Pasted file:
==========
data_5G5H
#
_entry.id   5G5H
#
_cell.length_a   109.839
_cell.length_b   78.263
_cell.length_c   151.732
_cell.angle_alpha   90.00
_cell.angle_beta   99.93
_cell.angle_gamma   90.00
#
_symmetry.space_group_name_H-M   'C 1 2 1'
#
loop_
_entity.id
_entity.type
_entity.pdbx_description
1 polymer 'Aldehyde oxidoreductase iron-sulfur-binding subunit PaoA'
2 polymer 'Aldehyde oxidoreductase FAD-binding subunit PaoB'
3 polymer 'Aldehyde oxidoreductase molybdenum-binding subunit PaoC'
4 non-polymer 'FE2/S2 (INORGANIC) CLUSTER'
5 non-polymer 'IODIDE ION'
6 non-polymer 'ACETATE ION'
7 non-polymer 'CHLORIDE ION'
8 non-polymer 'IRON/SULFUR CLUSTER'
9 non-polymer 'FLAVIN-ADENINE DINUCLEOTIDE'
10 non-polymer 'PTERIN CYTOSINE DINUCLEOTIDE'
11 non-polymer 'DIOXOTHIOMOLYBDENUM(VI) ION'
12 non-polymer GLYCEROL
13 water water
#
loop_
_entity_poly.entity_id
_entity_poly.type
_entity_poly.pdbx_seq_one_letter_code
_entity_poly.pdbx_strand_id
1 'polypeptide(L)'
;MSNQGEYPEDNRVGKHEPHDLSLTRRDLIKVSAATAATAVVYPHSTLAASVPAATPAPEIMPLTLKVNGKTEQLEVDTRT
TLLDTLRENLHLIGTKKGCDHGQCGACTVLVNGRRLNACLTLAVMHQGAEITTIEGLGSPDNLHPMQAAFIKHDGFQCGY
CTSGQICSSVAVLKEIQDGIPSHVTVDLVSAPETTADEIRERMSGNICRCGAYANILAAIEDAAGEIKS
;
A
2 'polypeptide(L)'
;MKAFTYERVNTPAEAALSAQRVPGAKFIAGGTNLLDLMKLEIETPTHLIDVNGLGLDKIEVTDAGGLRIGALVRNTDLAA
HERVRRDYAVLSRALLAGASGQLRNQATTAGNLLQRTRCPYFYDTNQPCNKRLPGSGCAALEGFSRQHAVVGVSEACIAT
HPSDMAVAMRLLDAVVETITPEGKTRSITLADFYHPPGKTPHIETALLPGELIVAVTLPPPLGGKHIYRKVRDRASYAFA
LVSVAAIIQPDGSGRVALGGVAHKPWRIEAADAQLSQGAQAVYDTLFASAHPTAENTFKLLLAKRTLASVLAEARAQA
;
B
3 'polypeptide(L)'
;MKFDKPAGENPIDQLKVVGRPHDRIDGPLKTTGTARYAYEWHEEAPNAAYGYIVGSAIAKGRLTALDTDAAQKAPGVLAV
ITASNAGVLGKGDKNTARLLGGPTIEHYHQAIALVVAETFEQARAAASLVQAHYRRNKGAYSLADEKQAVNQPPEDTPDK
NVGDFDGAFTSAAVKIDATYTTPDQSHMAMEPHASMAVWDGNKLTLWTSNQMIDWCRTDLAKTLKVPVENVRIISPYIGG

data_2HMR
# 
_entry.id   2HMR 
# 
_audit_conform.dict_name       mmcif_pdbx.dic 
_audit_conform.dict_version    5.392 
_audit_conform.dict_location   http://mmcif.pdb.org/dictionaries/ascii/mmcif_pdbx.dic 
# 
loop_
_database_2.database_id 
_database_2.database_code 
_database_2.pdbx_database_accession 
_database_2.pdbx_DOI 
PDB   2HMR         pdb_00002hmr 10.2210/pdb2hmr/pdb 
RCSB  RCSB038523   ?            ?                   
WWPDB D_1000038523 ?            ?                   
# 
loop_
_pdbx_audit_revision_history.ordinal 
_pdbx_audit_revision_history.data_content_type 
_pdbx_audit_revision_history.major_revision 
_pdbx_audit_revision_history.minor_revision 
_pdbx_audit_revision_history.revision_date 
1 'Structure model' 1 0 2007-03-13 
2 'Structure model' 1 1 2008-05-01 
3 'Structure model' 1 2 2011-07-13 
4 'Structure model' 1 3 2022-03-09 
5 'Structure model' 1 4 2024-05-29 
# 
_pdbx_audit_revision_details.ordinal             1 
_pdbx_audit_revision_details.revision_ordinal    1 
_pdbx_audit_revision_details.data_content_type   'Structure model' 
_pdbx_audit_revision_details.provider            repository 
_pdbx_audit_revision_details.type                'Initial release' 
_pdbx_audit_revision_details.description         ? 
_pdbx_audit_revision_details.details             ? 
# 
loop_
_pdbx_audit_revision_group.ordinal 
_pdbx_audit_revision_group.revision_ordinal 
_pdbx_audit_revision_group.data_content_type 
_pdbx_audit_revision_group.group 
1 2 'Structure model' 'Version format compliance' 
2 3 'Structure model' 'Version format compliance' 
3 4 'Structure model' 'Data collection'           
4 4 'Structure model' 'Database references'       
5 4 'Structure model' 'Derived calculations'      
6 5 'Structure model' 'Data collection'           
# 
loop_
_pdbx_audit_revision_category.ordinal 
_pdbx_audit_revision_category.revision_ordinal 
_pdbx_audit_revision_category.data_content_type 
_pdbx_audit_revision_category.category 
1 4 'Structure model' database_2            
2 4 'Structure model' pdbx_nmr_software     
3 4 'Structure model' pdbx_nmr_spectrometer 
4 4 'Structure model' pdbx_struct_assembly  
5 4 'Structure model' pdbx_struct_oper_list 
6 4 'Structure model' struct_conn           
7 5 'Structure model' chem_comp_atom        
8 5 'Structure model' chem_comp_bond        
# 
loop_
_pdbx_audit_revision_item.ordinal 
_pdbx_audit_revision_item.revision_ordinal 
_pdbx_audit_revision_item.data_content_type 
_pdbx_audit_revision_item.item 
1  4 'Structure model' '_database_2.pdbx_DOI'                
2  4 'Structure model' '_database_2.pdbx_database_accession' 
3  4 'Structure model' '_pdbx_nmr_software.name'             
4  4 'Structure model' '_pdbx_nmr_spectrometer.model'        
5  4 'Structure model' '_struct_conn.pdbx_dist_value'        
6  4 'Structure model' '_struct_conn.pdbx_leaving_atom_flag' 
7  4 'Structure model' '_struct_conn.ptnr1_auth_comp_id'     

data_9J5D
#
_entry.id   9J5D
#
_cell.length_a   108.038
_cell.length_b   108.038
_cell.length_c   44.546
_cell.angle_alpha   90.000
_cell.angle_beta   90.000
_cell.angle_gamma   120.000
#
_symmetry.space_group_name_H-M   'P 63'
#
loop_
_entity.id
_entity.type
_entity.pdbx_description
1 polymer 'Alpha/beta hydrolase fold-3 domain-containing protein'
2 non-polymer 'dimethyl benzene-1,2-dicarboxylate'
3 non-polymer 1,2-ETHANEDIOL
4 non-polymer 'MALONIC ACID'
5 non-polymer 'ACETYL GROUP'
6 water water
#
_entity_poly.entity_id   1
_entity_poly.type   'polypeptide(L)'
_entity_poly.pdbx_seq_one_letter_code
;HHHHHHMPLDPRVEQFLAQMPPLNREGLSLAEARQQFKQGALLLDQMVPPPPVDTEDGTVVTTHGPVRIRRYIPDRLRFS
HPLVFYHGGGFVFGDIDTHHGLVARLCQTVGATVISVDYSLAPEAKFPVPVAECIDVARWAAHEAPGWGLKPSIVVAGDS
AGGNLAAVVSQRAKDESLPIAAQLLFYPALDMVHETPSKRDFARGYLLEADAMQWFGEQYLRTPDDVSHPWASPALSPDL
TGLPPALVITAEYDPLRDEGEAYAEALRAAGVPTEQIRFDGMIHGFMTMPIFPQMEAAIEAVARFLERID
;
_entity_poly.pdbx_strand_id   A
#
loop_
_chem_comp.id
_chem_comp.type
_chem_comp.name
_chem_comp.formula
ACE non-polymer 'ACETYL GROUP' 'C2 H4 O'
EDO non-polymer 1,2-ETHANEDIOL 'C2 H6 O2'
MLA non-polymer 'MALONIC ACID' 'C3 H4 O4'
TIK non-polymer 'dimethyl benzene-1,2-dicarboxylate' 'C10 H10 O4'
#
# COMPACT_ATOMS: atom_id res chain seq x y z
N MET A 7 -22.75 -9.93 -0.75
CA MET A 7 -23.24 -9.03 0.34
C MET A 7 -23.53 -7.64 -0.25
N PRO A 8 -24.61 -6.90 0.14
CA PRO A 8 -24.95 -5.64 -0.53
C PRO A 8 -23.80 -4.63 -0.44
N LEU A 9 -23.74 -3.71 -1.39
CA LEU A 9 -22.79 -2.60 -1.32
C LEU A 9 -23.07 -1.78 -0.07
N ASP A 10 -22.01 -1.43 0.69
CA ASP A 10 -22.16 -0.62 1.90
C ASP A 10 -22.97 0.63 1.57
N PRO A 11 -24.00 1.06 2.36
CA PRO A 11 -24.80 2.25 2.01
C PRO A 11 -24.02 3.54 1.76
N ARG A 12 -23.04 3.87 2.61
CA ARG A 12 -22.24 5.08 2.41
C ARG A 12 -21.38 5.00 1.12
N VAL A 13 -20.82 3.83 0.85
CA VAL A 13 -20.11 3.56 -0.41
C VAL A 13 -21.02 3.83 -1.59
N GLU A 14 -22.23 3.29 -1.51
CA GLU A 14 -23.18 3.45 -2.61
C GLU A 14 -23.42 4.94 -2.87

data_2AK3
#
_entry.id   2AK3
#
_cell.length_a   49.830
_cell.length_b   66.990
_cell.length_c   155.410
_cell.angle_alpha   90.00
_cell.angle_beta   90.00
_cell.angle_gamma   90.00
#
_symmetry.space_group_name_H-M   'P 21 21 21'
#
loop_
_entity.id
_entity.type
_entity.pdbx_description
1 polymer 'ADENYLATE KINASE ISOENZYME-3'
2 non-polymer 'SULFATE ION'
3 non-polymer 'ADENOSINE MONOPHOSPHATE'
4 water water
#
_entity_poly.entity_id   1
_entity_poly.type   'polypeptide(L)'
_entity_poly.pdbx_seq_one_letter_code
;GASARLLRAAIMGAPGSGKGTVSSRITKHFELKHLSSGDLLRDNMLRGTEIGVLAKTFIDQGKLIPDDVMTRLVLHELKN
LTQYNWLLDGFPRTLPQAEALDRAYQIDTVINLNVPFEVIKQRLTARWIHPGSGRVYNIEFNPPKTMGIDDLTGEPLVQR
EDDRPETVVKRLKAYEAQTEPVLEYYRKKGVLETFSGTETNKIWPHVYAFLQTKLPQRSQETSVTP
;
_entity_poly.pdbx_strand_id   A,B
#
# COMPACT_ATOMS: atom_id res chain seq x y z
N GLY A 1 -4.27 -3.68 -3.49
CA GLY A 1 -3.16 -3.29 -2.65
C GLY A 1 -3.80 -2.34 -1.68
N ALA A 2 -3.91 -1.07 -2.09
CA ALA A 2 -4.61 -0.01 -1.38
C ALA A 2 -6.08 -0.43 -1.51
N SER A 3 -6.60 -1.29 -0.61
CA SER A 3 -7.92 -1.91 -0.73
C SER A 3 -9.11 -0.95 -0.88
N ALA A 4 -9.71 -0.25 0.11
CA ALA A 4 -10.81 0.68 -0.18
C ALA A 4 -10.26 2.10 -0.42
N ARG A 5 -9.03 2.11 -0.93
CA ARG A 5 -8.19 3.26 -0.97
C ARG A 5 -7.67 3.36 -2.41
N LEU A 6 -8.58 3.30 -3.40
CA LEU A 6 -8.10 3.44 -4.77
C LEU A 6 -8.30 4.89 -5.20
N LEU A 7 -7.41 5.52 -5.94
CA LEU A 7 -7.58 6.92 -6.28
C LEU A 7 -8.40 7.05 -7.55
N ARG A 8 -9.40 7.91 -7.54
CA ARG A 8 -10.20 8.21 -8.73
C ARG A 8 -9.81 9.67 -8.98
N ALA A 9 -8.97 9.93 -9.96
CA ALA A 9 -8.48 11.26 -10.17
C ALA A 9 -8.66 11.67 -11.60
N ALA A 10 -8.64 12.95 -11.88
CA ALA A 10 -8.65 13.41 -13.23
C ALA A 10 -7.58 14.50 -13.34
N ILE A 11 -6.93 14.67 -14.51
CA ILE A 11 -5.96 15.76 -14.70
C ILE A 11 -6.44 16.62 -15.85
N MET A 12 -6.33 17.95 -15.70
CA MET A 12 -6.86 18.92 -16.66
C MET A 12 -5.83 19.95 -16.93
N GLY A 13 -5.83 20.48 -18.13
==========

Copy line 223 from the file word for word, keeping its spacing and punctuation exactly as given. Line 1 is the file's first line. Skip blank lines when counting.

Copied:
;GASARLLRAAIMGAPGSGKGTVSSRITKHFELKHLSSGDLLRDNMLRGTEIGVLAKTFIDQGKLIPDDVMTRLVLHELKN